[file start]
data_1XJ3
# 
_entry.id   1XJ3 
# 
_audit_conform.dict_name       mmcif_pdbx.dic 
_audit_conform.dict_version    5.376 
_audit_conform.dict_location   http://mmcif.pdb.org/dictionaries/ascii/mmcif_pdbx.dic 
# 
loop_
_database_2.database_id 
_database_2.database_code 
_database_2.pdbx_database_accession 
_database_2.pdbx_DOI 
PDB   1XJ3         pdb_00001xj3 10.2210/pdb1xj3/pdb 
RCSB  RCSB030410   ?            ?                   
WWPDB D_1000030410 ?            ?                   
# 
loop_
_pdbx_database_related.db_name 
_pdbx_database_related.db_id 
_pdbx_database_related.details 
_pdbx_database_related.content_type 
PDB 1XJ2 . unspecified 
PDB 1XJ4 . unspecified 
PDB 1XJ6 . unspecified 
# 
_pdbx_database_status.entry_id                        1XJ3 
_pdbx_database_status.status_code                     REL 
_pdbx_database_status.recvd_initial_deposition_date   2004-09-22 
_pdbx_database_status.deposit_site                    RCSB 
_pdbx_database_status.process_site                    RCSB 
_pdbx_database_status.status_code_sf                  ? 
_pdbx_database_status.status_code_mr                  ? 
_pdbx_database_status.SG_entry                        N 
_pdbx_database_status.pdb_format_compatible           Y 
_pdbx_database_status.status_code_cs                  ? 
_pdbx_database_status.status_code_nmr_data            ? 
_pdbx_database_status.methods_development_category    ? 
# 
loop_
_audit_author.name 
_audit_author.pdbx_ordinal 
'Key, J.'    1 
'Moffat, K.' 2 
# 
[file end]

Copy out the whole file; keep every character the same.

data_1XJ3
# 
_entry.id   1XJ3 
# 
_audit_conform.dict_name       mmcif_pdbx.dic 
_audit_conform.dict_version    5.376 
_audit_conform.dict_location   http://mmcif.pdb.org/dictionaries/ascii/mmcif_pdbx.dic 
# 
loop_
_database_2.database_id 
_database_2.database_code 
_database_2.pdbx_database_accession 
_database_2.pdbx_DOI 
PDB   1XJ3         pdb_00001xj3 10.2210/pdb1xj3/pdb 
RCSB  RCSB030410   ?            ?                   
WWPDB D_1000030410 ?            ?                   
# 
loop_
_pdbx_database_related.db_name 
_pdbx_database_related.db_id 
_pdbx_database_related.details 
_pdbx_database_related.content_type 
PDB 1XJ2 . unspecified 
PDB 1XJ4 . unspecified 
PDB 1XJ6 . unspecified 
# 
_pdbx_database_status.entry_id                        1XJ3 
_pdbx_database_status.status_code                     REL 
_pdbx_database_status.recvd_initial_deposition_date   2004-09-22 
_pdbx_database_status.deposit_site                    RCSB 
_pdbx_database_status.process_site                    RCSB 
_pdbx_database_status.status_code_sf                  ? 
_pdbx_database_status.status_code_mr                  ? 
_pdbx_database_status.SG_entry                        N 
_pdbx_database_status.pdb_format_compatible           Y 
_pdbx_database_status.status_code_cs                  ? 
_pdbx_database_status.status_code_nmr_data            ? 
_pdbx_database_status.methods_development_category    ? 
# 
loop_
_audit_author.name 
_audit_author.pdbx_ordinal 
'Key, J.'    1 
'Moffat, K.' 2 
# 